Social Indicators Research

, Volume 123, Issue 3, pp 837–855 | Cite as

Religion and Life Satisfaction: Evidence from Germany

  • Elisabeth Sinnewe
  • Michael A. KorttEmail author
  • Brian Dollery


We examined the association between religious involvement and life satisfaction using data drawn from the 2003, 2007, and 2011 waves of the German Socio-Economic Panel. Our study provides evidence of an association between attendance at religious services and life satisfaction for respondents residing in West Germany. While social networks partially mediate this relationship for West Germany, there appears to be a remaining direct impact of attendance on life satisfaction. On the contrary, we find no evidence of an association between attendance at religious services and life satisfaction for respondents residing in East Germany.


Germany Life satisfaction Religion Religious participation Social networks 


  1. Adams, R. G. (1988). Which comes first: Poor psychological well-being or decreased friendship activity? Activities, Adaptation & Aging, 12, 27–41.CrossRefGoogle Scholar
  2. Argyle, M. (1999). Causes and correlates of happiness. In D. Kahneman, E. Diener, & N. Schwarz (Eds.), Well-being: The foundations of hedonic psychology. New York: Russell Sage Foundation.Google Scholar
  3. Argyle, M. (2001). The psychology of happiness. London: Routledge.Google Scholar
  4. Ciarrocchi, J. W., & Deneke, E. (2004). Happiness and the varieties of religious experience: Religious support, practices, and spirituality as predictors of well-being. Research in the Social Scientific Study of Religion, 15, 209–233.Google Scholar
  5. Clark, A. E., Frijters, P., & Shields, M. A. (2008). Relative income, happiness, and utility: An explanation for the easterlin paradox and other puzzles. Journal of Economic Literature, 46, 95–144.CrossRefGoogle Scholar
  6. Demir, M. (2010). Close relationships and happiness among emerging adults. Journal of Happiness Studies, 11, 293–313.CrossRefGoogle Scholar
  7. Deutsches Institut für Wissenschaft (2014). About SOEP, DIW Berlin; ( Accessed 27 June 2014.
  8. Di Tella, R., & MacCulloch, R. (2006). Some uses of happiness data in economics. Journal of Economic Perspectives, 20, 25–46.CrossRefGoogle Scholar
  9. Diener, E., Kesebir, P., & Tov, W. (2009). Happiness. In M. R. Leary & R. H. Hoyle (Eds.), Handbook of individual differences in social behavior. New York: Guilford.Google Scholar
  10. Diener, E., Suh, E. M., Lucas, R. E., & Smith, H. L. (1999). Subjective well-being: Three decades of progress. Psychology Bulletin, 125, 276–302.CrossRefGoogle Scholar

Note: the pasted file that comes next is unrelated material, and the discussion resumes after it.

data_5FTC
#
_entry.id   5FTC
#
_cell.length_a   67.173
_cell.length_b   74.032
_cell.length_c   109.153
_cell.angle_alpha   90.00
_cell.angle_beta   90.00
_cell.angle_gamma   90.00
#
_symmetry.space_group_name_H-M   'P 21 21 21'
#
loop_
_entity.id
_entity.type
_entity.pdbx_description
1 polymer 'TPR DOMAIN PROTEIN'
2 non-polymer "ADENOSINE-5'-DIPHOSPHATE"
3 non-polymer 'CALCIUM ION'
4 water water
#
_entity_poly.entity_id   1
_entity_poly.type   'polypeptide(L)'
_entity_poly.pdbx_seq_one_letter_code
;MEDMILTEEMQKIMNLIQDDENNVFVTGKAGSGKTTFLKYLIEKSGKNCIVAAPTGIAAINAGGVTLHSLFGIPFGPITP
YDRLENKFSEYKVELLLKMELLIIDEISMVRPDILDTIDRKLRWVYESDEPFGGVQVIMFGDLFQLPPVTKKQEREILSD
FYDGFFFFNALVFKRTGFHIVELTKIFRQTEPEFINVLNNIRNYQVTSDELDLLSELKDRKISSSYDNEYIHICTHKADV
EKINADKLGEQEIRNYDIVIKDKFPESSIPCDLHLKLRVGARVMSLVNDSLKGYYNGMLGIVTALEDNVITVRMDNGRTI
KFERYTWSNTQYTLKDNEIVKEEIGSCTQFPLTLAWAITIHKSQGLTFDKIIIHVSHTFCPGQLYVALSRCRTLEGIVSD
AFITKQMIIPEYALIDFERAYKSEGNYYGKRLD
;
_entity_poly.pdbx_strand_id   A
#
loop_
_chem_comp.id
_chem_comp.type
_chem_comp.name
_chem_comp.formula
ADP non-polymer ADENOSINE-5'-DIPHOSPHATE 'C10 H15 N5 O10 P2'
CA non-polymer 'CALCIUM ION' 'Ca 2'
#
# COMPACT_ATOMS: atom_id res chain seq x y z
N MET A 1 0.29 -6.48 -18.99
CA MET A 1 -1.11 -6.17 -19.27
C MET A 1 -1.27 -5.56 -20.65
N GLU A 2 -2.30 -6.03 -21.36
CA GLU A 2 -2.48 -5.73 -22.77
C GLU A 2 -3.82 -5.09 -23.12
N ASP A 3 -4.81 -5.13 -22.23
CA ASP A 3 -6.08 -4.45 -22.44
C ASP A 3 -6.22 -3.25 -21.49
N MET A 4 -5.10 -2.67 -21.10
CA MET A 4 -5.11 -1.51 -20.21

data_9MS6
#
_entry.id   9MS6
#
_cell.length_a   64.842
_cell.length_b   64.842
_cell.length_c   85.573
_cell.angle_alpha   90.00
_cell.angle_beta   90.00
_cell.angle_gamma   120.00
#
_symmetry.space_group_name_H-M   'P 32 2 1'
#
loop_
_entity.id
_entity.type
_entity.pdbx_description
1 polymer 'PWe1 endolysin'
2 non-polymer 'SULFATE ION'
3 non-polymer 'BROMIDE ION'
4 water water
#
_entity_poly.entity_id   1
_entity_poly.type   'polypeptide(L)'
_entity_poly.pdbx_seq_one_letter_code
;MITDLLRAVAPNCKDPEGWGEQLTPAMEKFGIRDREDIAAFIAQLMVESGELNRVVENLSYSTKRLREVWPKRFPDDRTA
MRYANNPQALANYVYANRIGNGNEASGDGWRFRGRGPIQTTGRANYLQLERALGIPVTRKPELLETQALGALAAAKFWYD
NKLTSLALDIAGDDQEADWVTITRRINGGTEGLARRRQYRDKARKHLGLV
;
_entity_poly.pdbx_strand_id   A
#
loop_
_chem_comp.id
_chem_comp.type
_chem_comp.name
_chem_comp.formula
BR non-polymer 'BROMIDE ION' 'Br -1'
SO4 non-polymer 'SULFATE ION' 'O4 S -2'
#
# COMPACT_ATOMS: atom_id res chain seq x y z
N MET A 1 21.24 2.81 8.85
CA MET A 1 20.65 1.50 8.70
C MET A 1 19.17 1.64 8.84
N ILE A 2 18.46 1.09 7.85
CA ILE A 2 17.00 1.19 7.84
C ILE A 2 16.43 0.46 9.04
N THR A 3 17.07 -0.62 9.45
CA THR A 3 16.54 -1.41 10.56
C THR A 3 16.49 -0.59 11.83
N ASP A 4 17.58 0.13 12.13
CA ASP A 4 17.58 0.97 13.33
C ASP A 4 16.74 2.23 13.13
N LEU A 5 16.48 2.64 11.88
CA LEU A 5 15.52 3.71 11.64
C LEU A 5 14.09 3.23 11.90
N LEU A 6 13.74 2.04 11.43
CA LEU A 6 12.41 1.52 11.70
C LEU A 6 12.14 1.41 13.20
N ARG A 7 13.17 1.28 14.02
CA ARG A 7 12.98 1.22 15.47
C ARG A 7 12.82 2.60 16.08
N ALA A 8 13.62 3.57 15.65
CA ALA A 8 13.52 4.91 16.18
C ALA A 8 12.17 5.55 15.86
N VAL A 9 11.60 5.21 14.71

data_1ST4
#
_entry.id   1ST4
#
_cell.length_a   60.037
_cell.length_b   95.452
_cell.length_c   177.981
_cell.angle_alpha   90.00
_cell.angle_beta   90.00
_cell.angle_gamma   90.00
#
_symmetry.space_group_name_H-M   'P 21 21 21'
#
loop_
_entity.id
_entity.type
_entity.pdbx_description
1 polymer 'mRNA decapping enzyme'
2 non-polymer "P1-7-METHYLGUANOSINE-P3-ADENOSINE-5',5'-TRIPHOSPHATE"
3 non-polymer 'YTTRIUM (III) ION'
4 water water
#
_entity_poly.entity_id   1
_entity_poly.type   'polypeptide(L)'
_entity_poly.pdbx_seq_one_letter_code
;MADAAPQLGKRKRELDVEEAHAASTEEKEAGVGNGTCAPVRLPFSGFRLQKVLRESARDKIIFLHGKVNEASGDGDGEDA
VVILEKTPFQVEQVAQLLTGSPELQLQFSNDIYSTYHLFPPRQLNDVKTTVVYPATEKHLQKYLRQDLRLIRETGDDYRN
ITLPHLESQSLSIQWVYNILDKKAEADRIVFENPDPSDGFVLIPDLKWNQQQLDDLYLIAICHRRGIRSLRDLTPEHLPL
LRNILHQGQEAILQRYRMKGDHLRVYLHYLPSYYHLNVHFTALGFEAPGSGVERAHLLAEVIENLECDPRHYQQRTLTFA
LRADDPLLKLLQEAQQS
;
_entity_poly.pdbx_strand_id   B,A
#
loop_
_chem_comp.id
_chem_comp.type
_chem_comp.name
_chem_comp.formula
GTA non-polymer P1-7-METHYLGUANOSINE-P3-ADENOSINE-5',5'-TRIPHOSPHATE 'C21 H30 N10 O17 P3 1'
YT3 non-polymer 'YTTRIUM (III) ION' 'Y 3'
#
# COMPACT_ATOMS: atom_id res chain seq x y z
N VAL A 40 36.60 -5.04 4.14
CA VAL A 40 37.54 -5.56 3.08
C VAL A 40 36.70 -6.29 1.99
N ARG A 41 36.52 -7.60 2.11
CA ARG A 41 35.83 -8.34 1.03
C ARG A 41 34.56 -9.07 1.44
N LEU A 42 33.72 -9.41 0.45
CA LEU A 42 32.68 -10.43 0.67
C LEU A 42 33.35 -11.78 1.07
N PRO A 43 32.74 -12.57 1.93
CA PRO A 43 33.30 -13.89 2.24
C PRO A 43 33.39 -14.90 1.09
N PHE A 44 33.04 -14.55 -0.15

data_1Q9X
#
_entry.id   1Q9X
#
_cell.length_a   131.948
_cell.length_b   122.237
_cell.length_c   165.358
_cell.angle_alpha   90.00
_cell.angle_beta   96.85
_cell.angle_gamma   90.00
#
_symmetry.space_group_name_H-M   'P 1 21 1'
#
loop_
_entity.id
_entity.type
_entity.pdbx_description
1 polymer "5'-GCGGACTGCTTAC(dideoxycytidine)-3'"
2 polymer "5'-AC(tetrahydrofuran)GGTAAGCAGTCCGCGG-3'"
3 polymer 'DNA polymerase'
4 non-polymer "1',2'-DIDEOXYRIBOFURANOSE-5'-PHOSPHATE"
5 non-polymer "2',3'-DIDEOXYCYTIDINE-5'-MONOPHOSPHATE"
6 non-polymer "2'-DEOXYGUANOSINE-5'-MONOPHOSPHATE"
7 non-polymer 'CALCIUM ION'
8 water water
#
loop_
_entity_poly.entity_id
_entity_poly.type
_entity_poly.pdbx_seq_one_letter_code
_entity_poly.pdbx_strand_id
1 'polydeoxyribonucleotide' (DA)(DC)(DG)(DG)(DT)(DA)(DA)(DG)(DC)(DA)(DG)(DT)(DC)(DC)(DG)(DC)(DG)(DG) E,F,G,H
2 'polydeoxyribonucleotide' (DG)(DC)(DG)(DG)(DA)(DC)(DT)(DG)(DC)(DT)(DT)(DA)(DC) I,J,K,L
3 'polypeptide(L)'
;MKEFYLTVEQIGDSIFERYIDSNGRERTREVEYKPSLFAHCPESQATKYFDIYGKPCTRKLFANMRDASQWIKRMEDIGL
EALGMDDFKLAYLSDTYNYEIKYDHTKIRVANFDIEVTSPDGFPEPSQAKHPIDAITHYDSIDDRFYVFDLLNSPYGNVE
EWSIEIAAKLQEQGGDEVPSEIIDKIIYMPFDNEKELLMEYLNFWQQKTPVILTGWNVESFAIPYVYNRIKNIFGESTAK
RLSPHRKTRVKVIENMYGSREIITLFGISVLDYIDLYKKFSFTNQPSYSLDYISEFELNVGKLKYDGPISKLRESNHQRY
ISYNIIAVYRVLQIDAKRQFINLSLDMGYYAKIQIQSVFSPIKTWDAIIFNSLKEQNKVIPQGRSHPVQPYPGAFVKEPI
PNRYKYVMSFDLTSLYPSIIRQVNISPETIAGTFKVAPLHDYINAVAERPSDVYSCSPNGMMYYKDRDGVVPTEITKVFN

11. Durkheim, E. (1951). Suicide: A study in sociology. New York: Free Press.Google Scholar
  12. Easterlin, R. A., & Plagnol, A. C. (2008). Life satisfaction and economic conditions in East and West Germany pre- and post-unification. Journal of Economic Behavior and Organization, 68, 433–444.CrossRefGoogle Scholar
  13. Ellison, C. G. (1991). Religious involvement and subjective well-being. Journal of Health and Social Behavior, 32, 80–99.CrossRefGoogle Scholar
  14. Ellison, C. G., Boardman, J. D., Williams, D. R., & Jackson, J. S. (2001). Religious involvement, stress, and mental health: Findings from the 1995 Detroit Area Study. Social Forces, 80, 215–249.CrossRefGoogle Scholar
  15. Ellison, C. G., Gay, D. A., & Glass, T. A. (1989). Does religious commitment contribute to individual life satisfaction? Social Forces, 68, 100–123.CrossRefGoogle Scholar
  16. Ellison, C. G., & George, L. K. (1994). Religious involvement, social ties, and social support in a southeastern community. Journal for the Scientific Study of Religion, 33, 46–61.CrossRefGoogle Scholar
  17. Ellison, C. G., & Levin, J. S. (1998). The religion–health connection: Evidence, theory, and future directions. Health Education and Behavior, 25, 700–720.CrossRefGoogle Scholar
  18. Ferrer-i-Carbonell, A., & Frijters, P. (2004). How important is methodology for the estimates of the determinants of happiness? Economic Journal, 114, 641–659.CrossRefGoogle Scholar
  19. Ferris, A. L. (2002). Religion and the quality of life. Journal of Happiness Studies, 3, 199–215.CrossRefGoogle Scholar
  20. Francis, L., Ziebertz, H.-G., & Lewis, C. (2003). The relationship between religion and happiness among German students. Pastoral Psychology, 51, 273–281.CrossRefGoogle Scholar
  21. Frey, B. S., & Stutzer, A. (2002). What can economists learn from happiness research? Journal of Economic Literature, 40, 402–435.CrossRefGoogle Scholar
  22. Frick, J.R. (2010). Introduction to the German Socio-Economic Panel (SOEP), DIW Berlin; ( Accessed 27 June 2014.
  23. Frijters, P., Haisken-DeNew, J. P., & Shields, M. A. (2004). Money does matter! Evidence from increasing real income and life satisfaction in East Germany following reunification. American Economic Review, 94, 730–740.CrossRefGoogle Scholar
  24. Froese, P., & Pfaff, S. (2005). Explaining a religious anomaly: A historical analysis of secularization in eastern Germany. Journal for the Scientific Study of Religion, 44, 397–422.CrossRefGoogle Scholar
  25. George, L. K., Ellison, C. G., & Larson, D. B. (2002). Explaining the relationships between religious involvement and health. Psychological Inquiry, 13, 190–200.CrossRefGoogle Scholar